Tag Archives: self pub tip

A Call For Movie Rights

I was laying about with the kids the other day and the land line rang. I never pick up the phone. Since I have no friends, the only people I expect to call me are organizations asking for money or votes or doctors reminding us about appointments. But this time I got a strange message. Some guy who’s name I couldn’t make out said he read one of my novels written under one of my pen names, said it was perfect, and was interested in the movie rights.

Of course my cognitive empathy kicked in and I grabbed a pen and paper and played the message a few times to write the details down with no emotion going through my being.

“Mike, someone wants to make one of your books into a movie,” you ask. “Why aren’t you jumping out of your skin?”

I’ll get to that.

Okay. So I still can’t make out this guys name but I got his company name and number. Readers Magnet. 619 – 354-2643 ext 1743. Call back Monday – Friday through the hours of 10 and 7.

My son, who was behind me and watching TV, asked, “What’s that about?”

“Probably nothing,” I said.

Instead of calling the guy back, I grabbed my phone and did a search on Readers Magnet and found out that they are some kind of POD, vanity press scam company. Most likely they would take me for a rube who would pay them hundreds or thousands of dollars to shop my movie rights or whatever service they offer.

You can read about previous complaints HERE HERE and HERE.

The rights would never be shopped no matter what excuse they claim.

They are another company like good old Publish America that promises new authors fame and fortune if they shell out lots of cash.

Now why more than  just my autistic mind kicked in. I come from a film background. I studied film law and contracts and I’m also familiar with literary contracts.  Also, I have worked as a screenwriter before. Any gig that I’ve gotten was through referral, a friend of a friend or whatever. No one ever cold calls in this biz. It’s either referral or a talent approaches or auditions for the job.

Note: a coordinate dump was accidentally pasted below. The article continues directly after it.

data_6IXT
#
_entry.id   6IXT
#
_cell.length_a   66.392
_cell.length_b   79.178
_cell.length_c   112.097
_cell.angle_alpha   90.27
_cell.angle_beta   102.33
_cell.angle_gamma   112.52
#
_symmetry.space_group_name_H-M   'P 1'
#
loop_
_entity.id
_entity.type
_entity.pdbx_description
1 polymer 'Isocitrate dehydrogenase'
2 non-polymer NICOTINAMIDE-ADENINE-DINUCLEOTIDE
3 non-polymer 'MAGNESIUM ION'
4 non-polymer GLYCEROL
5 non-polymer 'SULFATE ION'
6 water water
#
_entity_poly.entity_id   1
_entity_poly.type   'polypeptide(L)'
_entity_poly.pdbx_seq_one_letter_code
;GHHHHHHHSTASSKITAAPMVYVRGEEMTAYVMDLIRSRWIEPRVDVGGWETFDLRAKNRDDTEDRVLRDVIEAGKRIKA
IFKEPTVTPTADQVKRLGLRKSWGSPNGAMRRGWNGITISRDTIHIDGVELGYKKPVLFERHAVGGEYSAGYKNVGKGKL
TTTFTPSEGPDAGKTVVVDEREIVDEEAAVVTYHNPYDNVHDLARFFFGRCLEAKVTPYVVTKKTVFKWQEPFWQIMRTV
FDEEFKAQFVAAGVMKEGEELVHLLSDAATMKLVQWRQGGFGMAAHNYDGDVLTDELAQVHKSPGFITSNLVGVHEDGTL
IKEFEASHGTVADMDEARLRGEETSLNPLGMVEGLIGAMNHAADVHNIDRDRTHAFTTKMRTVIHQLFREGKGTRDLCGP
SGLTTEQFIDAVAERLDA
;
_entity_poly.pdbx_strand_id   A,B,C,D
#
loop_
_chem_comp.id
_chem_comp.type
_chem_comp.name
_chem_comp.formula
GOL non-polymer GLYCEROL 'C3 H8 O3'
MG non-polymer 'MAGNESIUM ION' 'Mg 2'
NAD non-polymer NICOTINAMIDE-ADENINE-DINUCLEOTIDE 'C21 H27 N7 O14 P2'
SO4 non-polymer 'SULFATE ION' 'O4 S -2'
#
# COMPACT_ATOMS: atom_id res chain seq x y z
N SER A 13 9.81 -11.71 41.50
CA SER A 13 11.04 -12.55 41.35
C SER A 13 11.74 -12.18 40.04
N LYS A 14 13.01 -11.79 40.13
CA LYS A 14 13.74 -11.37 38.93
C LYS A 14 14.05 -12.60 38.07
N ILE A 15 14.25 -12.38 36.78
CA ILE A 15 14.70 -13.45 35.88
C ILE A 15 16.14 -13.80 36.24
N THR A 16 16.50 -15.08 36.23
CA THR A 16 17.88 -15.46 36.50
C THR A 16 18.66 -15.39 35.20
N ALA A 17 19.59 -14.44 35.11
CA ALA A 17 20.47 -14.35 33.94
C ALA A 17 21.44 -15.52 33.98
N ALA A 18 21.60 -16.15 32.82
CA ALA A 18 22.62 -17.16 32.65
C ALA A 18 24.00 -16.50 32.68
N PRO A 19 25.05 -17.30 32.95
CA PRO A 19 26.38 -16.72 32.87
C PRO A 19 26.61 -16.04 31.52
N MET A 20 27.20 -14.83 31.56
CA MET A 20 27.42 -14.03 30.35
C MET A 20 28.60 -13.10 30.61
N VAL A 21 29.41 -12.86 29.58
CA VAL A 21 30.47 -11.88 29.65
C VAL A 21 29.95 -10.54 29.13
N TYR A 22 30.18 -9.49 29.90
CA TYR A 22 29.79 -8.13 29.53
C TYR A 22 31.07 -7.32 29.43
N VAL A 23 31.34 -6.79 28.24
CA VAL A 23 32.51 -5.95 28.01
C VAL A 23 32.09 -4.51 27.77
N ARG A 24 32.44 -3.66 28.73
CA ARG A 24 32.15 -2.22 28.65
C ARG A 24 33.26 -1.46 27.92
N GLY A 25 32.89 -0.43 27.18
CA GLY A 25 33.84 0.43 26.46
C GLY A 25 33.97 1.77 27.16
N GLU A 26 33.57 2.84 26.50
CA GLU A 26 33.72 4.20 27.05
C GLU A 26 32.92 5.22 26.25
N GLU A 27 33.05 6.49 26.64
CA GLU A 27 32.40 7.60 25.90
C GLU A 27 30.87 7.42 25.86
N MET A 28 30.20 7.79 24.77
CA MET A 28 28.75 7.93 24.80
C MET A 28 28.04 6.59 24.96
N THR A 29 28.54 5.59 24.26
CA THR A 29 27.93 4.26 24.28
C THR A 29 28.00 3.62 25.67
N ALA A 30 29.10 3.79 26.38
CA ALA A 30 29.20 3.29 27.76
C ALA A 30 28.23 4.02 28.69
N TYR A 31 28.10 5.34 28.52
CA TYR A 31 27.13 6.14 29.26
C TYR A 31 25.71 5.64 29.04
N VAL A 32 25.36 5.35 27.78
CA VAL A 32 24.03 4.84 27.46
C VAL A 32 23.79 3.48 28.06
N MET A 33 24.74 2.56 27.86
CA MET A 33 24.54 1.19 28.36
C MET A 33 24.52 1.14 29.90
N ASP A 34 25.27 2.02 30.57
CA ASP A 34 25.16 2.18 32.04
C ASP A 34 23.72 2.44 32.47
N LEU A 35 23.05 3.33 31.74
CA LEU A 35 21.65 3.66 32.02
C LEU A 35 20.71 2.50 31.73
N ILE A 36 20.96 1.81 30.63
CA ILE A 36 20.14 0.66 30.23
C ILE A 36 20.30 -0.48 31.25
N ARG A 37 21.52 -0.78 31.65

Yeah, maybe a foreign publisher would be interested in my rights for their country but I doubt they would call me. They would probably email me.

And if someone were interested in movie rights of my book it would surely not be someone called Readers Magnet.

So if no one has ever heard of them or if you get a phone call of someone kissing your ass about your book, be weary.

police money finance funny
Photo by Pixabay on Pexels.com
Advertisements

Facing the Other Way

Haven’t been writing anything new lately. I still have two pages of that crime story I started many weeks ago that I want to finish. I’m pretty sure I can finish it in Dec before I start the new novel in January. Pretty sure.

I have finished up editing that longer sci-fi short story Orange Flecks and sent it out to a market. Got two other sci-fis waiting to hear back from, plus a handful of other markets that are taking forever to respond. Pony express. So there’s that.

Been working more as a publisher lately than as a writer so it’s not like I haven’t been Peanut Shellsproductive. Did the holiday sale (all miki novels on sale thru holidays) and publishing a new short story every month. Been consistent the last three months. Just uploaded Decembers story early, Peanut Shells, so expect that in the next few days.